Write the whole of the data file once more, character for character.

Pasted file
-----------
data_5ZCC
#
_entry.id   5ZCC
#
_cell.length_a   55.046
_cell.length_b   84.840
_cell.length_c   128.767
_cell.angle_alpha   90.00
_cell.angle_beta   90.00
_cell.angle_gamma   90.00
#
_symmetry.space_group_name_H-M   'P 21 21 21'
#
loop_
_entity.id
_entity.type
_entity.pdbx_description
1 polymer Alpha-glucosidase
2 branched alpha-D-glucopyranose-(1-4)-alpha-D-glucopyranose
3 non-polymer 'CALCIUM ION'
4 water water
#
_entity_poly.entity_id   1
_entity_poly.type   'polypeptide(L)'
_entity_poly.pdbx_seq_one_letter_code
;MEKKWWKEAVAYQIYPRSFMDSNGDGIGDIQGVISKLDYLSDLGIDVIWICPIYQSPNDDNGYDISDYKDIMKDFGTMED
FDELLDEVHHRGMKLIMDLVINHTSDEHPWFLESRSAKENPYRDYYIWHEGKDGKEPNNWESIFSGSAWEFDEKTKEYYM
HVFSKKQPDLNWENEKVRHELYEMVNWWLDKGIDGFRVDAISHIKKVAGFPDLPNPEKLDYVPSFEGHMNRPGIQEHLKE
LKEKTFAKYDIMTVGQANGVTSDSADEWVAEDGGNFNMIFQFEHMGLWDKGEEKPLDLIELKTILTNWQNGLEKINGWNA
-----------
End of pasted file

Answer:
data_5ZCC
#
_entry.id   5ZCC
#
_cell.length_a   55.046
_cell.length_b   84.840
_cell.length_c   128.767
_cell.angle_alpha   90.00
_cell.angle_beta   90.00
_cell.angle_gamma   90.00
#
_symmetry.space_group_name_H-M   'P 21 21 21'
#
loop_
_entity.id
_entity.type
_entity.pdbx_description
1 polymer Alpha-glucosidase
2 branched alpha-D-glucopyranose-(1-4)-alpha-D-glucopyranose
3 non-polymer 'CALCIUM ION'
4 water water
#
_entity_poly.entity_id   1
_entity_poly.type   'polypeptide(L)'
_entity_poly.pdbx_seq_one_letter_code
;MEKKWWKEAVAYQIYPRSFMDSNGDGIGDIQGVISKLDYLSDLGIDVIWICPIYQSPNDDNGYDISDYKDIMKDFGTMED
FDELLDEVHHRGMKLIMDLVINHTSDEHPWFLESRSAKENPYRDYYIWHEGKDGKEPNNWESIFSGSAWEFDEKTKEYYM
HVFSKKQPDLNWENEKVRHELYEMVNWWLDKGIDGFRVDAISHIKKVAGFPDLPNPEKLDYVPSFEGHMNRPGIQEHLKE
LKEKTFAKYDIMTVGQANGVTSDSADEWVAEDGGNFNMIFQFEHMGLWDKGEEKPLDLIELKTILTNWQNGLEKINGWNA